According to analysts, Israel’s third-quarter growth will likely lead to a drop in interest rates. The growth has analysts puzzled since the consequent 4.1% annual growth projection is much higher than predictions.
“The higher-than-forecast rate of growth apparently stemmed from the component known as inventory, which reflects the gross inventory accumulated in various sectors of the economy. This figure expanded by 2.8 billion shekels in the third quarter, without accounting for seasonal changes, versus a 1.4 billion shekel decrease in previous quarters,” according to a recent Haaretz article.
What events are causing these mystery growth figures? Is the country’s situation as good as the Central Bureau of Statistics’ reports?
Central Bureau’s Facts and Figures
The Central Bureau of Statistics put third-quarter growth between 2.6% and 2.8%. This was based on partial data rather than a close read of the sources. Despite this estimate, economic growth feels like it’s still sliding downward. The Central Bureau stats starkly contrast with the general consensus.
Here are a few highlights:
- The unexpected growth provides an upward revision of 3.1% to 3.2% of 2019’s projected growth rate.
- The sharp spike in business inventory totals a NIS 2.7 billion increase.
- This reverses the trend of the second quarter.
Understanding the Economics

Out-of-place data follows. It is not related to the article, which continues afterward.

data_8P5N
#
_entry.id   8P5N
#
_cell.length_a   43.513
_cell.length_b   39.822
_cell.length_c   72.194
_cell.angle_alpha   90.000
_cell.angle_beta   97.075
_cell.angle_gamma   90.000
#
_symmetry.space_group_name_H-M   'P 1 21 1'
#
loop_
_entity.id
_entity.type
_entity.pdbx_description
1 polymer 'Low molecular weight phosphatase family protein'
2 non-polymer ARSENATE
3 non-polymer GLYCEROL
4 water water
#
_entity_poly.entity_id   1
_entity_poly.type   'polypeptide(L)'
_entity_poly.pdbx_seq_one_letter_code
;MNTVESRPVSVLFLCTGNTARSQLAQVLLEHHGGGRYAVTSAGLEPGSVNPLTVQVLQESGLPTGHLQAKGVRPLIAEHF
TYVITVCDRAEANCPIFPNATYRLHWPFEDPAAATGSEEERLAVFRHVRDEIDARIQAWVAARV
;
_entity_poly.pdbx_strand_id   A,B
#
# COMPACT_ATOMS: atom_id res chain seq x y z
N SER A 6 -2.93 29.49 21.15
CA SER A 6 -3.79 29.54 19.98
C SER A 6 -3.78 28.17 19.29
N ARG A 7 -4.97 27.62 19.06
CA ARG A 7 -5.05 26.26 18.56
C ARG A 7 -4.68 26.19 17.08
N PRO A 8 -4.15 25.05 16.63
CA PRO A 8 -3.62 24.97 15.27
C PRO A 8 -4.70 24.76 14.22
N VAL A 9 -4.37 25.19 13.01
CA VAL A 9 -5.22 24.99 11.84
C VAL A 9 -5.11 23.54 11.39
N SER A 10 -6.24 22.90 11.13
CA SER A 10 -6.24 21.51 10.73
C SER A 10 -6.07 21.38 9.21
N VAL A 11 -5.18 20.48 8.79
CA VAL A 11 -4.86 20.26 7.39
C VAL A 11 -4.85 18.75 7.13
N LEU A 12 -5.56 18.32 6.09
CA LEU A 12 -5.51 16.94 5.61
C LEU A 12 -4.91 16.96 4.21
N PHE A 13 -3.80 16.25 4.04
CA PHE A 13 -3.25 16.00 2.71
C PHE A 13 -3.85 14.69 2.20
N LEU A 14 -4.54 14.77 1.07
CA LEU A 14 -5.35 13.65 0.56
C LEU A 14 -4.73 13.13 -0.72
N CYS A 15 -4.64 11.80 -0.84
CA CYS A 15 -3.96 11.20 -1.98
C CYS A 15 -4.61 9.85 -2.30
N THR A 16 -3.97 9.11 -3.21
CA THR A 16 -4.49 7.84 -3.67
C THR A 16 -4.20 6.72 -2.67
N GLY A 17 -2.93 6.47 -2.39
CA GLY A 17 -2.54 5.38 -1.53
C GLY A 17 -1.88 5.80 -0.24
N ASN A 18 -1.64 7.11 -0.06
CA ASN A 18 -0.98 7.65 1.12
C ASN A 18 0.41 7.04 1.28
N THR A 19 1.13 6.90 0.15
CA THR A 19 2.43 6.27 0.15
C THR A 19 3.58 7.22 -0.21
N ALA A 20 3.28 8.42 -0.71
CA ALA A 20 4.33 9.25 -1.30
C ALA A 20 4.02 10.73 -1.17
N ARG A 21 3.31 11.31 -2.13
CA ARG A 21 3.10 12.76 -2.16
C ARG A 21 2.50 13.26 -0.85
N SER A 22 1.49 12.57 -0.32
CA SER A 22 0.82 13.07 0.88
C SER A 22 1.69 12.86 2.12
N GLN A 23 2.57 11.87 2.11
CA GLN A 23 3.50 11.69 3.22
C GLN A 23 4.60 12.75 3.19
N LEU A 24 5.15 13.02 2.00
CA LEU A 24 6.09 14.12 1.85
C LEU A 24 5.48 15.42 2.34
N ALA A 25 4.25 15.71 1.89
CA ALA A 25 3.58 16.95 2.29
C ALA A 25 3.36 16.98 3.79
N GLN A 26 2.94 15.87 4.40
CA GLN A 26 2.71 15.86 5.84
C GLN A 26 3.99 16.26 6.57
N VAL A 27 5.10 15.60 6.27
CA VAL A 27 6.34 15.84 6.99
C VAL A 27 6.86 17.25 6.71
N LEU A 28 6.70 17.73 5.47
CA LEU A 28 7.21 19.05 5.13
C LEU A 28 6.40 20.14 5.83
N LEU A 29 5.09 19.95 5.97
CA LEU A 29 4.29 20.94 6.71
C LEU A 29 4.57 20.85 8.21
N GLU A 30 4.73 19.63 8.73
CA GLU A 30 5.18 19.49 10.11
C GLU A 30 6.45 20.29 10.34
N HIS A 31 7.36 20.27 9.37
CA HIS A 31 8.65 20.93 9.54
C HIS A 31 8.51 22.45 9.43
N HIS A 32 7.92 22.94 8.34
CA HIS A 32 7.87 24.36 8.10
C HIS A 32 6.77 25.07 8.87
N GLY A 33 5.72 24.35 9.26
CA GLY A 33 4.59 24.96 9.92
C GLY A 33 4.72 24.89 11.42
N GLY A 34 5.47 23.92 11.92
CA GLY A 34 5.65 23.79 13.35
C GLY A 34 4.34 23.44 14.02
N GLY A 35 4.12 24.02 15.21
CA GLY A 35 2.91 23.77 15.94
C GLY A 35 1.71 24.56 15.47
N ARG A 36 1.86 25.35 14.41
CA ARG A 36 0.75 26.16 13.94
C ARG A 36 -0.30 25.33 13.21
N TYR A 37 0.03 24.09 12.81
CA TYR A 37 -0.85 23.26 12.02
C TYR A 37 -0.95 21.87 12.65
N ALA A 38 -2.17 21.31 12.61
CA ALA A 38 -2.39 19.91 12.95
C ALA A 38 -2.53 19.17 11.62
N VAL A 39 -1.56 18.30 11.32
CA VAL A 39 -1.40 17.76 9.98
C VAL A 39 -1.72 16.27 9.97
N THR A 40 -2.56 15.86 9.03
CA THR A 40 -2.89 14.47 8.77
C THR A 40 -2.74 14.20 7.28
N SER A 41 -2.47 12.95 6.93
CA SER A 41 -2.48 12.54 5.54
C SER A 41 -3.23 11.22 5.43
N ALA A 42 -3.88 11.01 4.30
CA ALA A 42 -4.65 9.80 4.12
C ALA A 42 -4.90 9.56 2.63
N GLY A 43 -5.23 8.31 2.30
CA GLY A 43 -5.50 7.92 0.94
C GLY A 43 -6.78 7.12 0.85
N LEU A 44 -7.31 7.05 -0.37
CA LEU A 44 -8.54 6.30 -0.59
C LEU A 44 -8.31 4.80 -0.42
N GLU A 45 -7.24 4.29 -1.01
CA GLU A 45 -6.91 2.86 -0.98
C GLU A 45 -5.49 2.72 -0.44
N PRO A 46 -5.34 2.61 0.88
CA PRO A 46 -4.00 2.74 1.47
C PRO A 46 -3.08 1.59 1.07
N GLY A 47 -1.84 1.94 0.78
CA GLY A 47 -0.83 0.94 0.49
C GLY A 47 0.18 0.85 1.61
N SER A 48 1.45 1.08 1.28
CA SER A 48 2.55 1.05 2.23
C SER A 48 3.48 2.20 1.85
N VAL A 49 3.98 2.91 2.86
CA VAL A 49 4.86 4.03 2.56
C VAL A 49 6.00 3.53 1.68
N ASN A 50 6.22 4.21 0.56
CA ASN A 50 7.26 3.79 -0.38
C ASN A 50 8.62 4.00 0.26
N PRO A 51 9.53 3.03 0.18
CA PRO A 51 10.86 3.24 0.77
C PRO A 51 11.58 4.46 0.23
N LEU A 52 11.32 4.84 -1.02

For help understanding the complexities of Israeli market drivers, many students turn to a comprehensive and insightful economics tuition. Understanding economics helps when it comes to delving into the charts and tables supporting quarterly growth — and for poking holes in overly optimistic assumptions.
For example, what’s can be learned from Israel’s current economic state?
An increase in business inventory could represent a slowdown, with merchants stuck with unsalable merchandise. However, Israel folds in intangibles such as intellectual property assets, a positive growth indicator.
“In the preceding quarter, this happened in the opposite direction. Because car imports were brought forward to the first quarter, growth in the second quarter was at a minuscule 0.7%. Without the statistical noise created by vehicle imports, the annualized growth rate in the second quarter would have been 2.7%. This is not substantial growth, but it is nevertheless growth that is close to the potential,” according to a recent Globes article.
It’s true that per capita spending rose by 0.8%. Taking away vehicle imports, this increase is negative.
The question remains, is the growth real or what’s inflating the figures? Harel Insurance and Finance researchers chalk it up to private sector growth of 5%. There are strong growth projections accompanied by a weak composition. This means that contradictory data could be the culprit in the mysteriously rosy growth estimates.
Time will tell whether the fourth-quarter performance corroborates a northern growth trend or adjusts to reflect a more somber economic outlook to close out the year. Investors and economists hope for the former but realistic suspect the latter is true.